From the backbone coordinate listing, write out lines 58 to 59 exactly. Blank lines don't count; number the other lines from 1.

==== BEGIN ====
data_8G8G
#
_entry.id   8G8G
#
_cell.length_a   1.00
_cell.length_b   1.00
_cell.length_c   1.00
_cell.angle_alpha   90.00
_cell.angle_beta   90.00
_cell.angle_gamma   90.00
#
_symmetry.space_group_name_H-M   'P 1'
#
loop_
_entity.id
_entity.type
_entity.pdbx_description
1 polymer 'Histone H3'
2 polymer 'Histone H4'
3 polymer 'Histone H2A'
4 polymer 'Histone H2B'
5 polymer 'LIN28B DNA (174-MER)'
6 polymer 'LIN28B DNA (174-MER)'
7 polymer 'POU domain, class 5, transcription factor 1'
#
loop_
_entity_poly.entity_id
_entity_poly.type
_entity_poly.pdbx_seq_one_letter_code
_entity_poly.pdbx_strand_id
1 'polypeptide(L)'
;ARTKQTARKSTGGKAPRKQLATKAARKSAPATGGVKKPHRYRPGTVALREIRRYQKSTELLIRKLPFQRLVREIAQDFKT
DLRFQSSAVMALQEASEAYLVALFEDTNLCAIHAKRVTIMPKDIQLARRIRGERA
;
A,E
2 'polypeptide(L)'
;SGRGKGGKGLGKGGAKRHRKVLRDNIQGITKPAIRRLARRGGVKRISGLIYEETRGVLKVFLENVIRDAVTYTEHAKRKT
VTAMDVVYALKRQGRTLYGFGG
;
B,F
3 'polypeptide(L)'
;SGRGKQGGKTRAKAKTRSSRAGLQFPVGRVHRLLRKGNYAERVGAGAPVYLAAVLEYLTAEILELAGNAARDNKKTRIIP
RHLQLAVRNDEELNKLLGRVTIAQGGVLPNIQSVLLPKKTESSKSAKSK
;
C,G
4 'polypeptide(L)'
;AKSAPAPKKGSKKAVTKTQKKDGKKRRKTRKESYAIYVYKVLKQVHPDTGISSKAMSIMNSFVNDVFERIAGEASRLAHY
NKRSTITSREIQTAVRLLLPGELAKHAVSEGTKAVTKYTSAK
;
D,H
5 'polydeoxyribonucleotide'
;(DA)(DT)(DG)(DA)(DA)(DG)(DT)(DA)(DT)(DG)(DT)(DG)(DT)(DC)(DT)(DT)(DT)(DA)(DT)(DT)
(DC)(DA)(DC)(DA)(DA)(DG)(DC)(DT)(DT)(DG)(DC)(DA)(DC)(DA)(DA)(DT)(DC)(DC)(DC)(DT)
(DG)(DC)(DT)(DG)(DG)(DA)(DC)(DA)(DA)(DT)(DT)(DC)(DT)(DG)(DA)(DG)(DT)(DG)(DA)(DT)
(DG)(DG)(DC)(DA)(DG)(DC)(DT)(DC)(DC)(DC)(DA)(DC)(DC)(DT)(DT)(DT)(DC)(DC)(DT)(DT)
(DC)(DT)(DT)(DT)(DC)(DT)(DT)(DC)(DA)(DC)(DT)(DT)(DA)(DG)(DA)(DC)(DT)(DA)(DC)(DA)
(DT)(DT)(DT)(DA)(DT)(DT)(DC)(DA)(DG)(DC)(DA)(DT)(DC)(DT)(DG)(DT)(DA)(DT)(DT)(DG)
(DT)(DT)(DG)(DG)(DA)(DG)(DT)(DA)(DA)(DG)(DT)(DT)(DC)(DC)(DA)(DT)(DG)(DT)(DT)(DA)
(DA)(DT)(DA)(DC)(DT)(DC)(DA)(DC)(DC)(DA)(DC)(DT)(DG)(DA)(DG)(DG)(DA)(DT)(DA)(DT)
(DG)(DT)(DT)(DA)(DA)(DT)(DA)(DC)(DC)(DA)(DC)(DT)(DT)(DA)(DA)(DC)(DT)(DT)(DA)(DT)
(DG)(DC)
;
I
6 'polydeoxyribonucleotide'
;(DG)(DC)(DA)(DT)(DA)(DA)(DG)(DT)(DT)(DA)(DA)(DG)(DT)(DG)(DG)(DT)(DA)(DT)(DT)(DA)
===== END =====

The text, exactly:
(DT)(DT)(DG)(DG)(DA)(DG)(DT)(DA)(DA)(DG)(DT)(DT)(DC)(DC)(DA)(DT)(DG)(DT)(DT)(DA)
(DA)(DT)(DA)(DC)(DT)(DC)(DA)(DC)(DC)(DA)(DC)(DT)(DG)(DA)(DG)(DG)(DA)(DT)(DA)(DT)